From Colonel George Baylor
Paramas [N.J.] Septr 26th 1778
Since my last to you1 I have been out to make what discoveries I could of the Enemy’s position & numbers. they are encamped from the new Bridge on the Hackingsack River, to the foot of the hill opposite to Fort Lee; in bush Huts. they are fortifying a very commanding Hill a little on this side of the new Bridge, which appears to be extensive.2 they have also thrown up small intrenchments across the two roads leading from Taupon to the Liberty Pole, in the english neighbourhood; one of them is near Scrawnsburgs meeting house two miles and a half from the new Bridge, the other is a little above the liberty Pole.
Enclos’d is a Deserters account who left the Bridge this morning,3 he also says that it is talk of amongst the Soldiery, that they are going up to relieve a Fort of theirs, which is besieg’d in the back country.
Two General officers are out on this command, Lord Cornwallis & Genl Gray.
From all the inteligence that I can get, they are collecting no more provisions or Forage than is necessary for their own use.
Various are the conjecturs here of their designs; it was at first suppos’d, to conceal the embarcation of their troop at Newyork. I am Sir with the greatest Respect your most obt and very Humbl. Servant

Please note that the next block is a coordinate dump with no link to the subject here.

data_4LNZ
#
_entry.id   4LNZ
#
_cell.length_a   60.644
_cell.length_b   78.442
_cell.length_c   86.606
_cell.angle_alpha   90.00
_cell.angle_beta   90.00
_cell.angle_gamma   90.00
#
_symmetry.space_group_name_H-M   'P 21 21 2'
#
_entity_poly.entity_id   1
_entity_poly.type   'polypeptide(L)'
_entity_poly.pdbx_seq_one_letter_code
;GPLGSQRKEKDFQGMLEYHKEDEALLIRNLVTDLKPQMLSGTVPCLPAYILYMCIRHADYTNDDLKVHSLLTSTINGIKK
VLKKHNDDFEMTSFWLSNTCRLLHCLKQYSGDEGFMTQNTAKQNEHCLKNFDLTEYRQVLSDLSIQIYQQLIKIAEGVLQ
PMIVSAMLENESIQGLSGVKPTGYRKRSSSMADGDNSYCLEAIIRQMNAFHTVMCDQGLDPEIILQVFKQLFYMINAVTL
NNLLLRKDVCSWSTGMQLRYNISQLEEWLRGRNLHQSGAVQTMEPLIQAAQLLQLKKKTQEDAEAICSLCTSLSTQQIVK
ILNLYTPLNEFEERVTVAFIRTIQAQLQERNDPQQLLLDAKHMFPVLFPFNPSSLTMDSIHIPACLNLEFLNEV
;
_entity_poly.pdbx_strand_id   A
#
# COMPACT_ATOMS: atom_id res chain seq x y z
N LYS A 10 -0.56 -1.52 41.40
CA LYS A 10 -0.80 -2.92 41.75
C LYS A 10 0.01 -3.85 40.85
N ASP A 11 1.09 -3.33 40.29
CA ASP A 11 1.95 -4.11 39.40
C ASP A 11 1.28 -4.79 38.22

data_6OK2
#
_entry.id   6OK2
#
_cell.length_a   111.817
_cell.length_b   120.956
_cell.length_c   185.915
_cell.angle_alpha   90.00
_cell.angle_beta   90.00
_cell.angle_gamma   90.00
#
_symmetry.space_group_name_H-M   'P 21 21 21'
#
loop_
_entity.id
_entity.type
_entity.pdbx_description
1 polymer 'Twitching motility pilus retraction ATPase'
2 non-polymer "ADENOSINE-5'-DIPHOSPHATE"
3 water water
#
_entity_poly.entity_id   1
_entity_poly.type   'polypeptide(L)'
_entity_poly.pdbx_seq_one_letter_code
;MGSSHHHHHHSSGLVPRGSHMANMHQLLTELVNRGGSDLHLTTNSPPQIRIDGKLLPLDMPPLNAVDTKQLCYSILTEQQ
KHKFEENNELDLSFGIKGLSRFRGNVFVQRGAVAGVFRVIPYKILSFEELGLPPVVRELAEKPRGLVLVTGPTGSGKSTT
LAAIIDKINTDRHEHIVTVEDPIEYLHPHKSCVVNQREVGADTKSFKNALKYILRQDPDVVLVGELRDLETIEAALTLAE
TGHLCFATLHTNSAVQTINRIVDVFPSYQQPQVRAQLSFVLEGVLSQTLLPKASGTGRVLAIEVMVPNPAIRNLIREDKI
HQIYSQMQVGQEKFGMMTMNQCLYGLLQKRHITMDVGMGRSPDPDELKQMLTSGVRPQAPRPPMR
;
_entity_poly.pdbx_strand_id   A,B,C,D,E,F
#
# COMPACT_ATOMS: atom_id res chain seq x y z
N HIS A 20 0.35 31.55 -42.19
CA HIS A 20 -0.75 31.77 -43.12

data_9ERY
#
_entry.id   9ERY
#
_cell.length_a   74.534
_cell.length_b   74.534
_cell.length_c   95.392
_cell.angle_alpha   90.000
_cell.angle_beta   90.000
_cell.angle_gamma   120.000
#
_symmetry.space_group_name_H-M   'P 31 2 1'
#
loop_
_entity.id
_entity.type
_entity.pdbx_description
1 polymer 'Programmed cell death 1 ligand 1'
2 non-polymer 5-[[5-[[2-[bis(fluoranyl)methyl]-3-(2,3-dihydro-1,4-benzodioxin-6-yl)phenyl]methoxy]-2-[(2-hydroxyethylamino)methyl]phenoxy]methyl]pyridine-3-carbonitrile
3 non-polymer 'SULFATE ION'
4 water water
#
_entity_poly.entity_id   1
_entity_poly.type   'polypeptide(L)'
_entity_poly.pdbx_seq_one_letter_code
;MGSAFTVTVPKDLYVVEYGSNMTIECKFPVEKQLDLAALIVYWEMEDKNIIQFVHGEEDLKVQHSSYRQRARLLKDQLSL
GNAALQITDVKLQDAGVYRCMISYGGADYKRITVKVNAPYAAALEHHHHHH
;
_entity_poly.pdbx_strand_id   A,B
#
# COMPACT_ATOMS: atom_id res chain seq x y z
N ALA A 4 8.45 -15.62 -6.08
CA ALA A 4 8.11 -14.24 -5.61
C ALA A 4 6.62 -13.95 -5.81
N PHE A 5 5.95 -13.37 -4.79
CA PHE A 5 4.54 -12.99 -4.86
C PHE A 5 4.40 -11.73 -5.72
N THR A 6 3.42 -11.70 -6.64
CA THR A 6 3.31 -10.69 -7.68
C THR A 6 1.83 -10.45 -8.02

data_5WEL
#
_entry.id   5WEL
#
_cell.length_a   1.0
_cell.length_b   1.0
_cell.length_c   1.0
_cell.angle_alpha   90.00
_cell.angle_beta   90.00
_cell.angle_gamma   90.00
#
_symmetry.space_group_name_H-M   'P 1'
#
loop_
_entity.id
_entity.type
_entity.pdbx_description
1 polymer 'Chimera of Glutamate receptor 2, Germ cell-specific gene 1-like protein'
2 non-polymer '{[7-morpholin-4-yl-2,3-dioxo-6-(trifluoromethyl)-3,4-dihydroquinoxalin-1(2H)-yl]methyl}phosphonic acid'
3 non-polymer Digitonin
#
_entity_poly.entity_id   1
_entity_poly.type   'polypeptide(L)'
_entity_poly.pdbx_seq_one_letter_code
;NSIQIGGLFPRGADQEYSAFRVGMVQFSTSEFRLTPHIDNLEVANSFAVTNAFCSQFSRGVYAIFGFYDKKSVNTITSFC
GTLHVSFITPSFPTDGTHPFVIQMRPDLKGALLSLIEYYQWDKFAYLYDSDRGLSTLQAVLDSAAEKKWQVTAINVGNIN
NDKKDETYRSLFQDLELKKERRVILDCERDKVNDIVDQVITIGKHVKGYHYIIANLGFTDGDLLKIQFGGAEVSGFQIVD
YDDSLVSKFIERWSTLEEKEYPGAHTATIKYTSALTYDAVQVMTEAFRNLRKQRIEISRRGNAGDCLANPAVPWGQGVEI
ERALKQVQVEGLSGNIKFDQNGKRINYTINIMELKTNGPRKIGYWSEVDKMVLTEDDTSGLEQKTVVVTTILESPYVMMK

2. British officer Archibald Robertson says in his diary entry for 25 Sept. that the large British foraging party in New Jersey on this date “began Redoubts on a Rising Ground West side of New Bridge to secure our left Flank” (Lydenberg, Robertson Diaries description begins Harry Miller Lydenberg, ed. Archibald Robertson, Lieutenant-General Royal Engineers: His Diaries and Sketches in America, 1762–1780. New York, 1930. description ends , 182; see also Gruber, Peebles’ American War description begins Ira D. Gruber, ed. John Peebles’ American War: The Diary of a Scottish Grenadier, 1776–1782. Mechanicsburg, Pa., 1998. description ends , 222; André, Journal description begins John André. Major André’s Journal: Operations of the British Army under Lieutenant Generals Sir William Howe and Sir Henry Clinton, June 1777 to November 1778. 1930. Reprint. New York, 1968. description ends , 97, and Kemble Papers description begins [Stephen Kemble]. The Kemble Papers. 2 vols. New York, 1884-85. In Collections of the New-York Historical Society, vols. 16–17. description ends , 1:162–63).
3. The enclosed undated account reads: “Mantras Hysome a deserter from the fifteenth regt says that Lord Cornwallis command consists of two Brigades and three corps of Lt infantry and Granedeers—and a Corps of refuges wth the fifteenth regt in all about six thousand—provisions for four days is expected to day from new york—thay are throwing up a work on the height above the new bridge and the fifty seventh regt is stationed in Bergan—this Regiment was stationd on Powles Hook before the enemy came out” (DLC:GW).